Private television broadcasters are warning that local stations can’t continue to exist on advertising revenues alone, after the Supreme Court of Canada ruled the stations shouldn’t be paid for their signals when they are rebroadcast by cable and satellite companies.
Local television stations in Canada – including those operated by corporately owned CTV and CanWest Global as well as a handful of smaller independent players – send their signals out into the world in a way that they can be intercepted and rebroadcast. Cable and satellite providers capture those signals, and then offer them to their subscribers.
The local stations were poised to get paid for those signals after years of lobbying the federal regulator, but the Supreme Court on Thursday said the CRTC does not have the authority to force the companies to pay for the signals.
The decision leaves stations around the country scrambling to find a new way to pay for local news and programming. Canada’s largest private broadcaster said the future of many of its smaller stations is in doubt unless it can find a way to wring money out of the companies that repackage its signals for their own profit.
“TV viewers across the country would have benefited from long-term stability for their local television stations, which currently rely on an advertising market that has seen permanent structural change, and is no longer able to fund such a model on its own,” said Bell Media, a BCE Inc. unit that bought CTV in 2010.
“With its reliance on an uncertain advertising market, the financial model for local television is broken,” Bell said.
While Bell and other conventional broadcasters insist the model is broken, it has worked well for decades. The local stations were able to charge more for advertising because their signals were making it into more homes than they could reach on their own and the television providers such as Rogers Communications Inc. and Telus Corp. have access to a wide range of channels to include in packages.
The local channels differ from profitable specialty channels such as TSN or HBO Canada because they don’t receive any subscription revenues – they subsist entirely on the local and national advertising they are able to sell and broadcast. But the recession drove advertisers out of the market in droves – in 2008, conventional broadcasters posted almost $300-million in losses.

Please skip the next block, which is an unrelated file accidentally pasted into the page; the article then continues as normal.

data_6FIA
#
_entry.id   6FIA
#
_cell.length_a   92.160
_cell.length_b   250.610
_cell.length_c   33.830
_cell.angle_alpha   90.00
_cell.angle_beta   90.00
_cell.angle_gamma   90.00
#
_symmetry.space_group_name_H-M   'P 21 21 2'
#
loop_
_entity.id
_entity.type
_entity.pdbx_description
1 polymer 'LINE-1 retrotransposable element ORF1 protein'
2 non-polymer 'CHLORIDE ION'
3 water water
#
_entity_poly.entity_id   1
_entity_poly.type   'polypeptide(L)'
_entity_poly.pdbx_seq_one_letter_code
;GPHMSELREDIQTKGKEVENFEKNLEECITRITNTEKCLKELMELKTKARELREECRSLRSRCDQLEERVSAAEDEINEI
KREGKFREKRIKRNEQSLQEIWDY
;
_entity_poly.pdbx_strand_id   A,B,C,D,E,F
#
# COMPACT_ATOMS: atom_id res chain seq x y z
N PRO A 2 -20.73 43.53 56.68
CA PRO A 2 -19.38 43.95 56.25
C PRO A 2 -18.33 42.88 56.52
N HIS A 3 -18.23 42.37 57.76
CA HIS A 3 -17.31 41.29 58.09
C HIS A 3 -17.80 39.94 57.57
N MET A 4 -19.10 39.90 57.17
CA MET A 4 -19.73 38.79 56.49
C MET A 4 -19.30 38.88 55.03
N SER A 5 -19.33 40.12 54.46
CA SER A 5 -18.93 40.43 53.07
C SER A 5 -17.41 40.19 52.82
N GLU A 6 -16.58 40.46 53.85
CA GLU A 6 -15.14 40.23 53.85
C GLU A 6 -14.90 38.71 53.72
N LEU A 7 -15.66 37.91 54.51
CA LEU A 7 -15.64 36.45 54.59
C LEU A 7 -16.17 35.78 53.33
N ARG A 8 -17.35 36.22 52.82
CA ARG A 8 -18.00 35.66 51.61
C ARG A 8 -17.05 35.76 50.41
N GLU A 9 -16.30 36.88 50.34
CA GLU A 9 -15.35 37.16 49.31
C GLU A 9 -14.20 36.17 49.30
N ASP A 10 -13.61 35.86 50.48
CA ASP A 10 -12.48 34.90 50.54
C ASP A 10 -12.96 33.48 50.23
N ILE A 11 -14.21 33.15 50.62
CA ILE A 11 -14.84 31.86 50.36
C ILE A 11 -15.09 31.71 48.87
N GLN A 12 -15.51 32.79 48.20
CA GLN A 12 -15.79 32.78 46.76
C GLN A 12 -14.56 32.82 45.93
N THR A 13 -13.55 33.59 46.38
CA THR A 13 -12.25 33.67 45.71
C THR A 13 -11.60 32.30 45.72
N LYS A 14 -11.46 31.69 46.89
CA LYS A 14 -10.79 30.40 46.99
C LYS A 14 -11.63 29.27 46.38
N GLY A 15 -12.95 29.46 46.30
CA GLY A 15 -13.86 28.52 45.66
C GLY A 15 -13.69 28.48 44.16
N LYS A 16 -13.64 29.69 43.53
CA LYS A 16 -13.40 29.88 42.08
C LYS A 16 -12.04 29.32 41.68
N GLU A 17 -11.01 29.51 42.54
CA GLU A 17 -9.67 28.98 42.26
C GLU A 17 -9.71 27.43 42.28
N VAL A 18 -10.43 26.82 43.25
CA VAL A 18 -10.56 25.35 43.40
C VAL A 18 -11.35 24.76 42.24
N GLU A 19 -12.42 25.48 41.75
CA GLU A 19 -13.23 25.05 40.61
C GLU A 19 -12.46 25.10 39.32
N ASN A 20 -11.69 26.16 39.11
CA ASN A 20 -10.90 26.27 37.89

“While Canadians get 87 per cent of their local news from television stations that rely only on advertising to cover their costs, the ad market for local television is in permanent decline,” Bell said. “In the most recent broadcast year, despite the boost in advertising sales from London 2012, Bell Media’s conventional stations saw a decline in their total revenues, and operating income is down significantly. Small-market stations remain particularly challenged financially.”
The industry rebounded in 2011 to post its first profitable year since 2006, but //the $149-million pretax profit cost the industry// the industry has lost thousands of jobs and suffered deep across-the-board cuts.
“Things certainly aren’t getting any easier,” said John Pollard, the president of Victoria’s independently owned CHEK. “We’re striving to break even this year, but technically our business model is to actually turn a profit.”
If the Canadian Radio-television and Telecommunication Commission’s original plan had been allowed to stand, the cable and satellite companies said they would have increased their prices by as much as $1 a month per subscriber to help the stations produce content. But the court ruled 5 to 4 the CRTC’s plan would create a new type of copyright, as the local stations manage their signals, and new copyright is something only Parliament is allowed to create.
“Reading the Broadcasting Act in its entire context reveals that the creation of such rights is too far removed from the core purposes intended by Parliament and from the powers granted to the CRTC under that Act,” the decision reads.
The Supreme Court decision is the second blow for broadcasters this year, after the CRTC said it would phase out the Local Programming Improvement Fund created during the recession that skims approximately $100-million a year from cable and satellite companies and redirects it to the stations to help fund local programming. That money disappears in 2014, posing a challenge for stations such as CHEK that came to rely on it to produce the local programming it needs to differentiate itself from national competitors.
“If people want to keep watching local news, then I think the CRTC is going to have to come up with something to help out,” Mr. Pollard said.
Karen Wirsig of the Canadian Media Guild said the Supreme Court decision should send the CRTC back to the drawing board to come up with a new system to fund local programming, even as it phases out the other program that cost subscribers as much as $3 a month on top of their usual cable and satellite fees.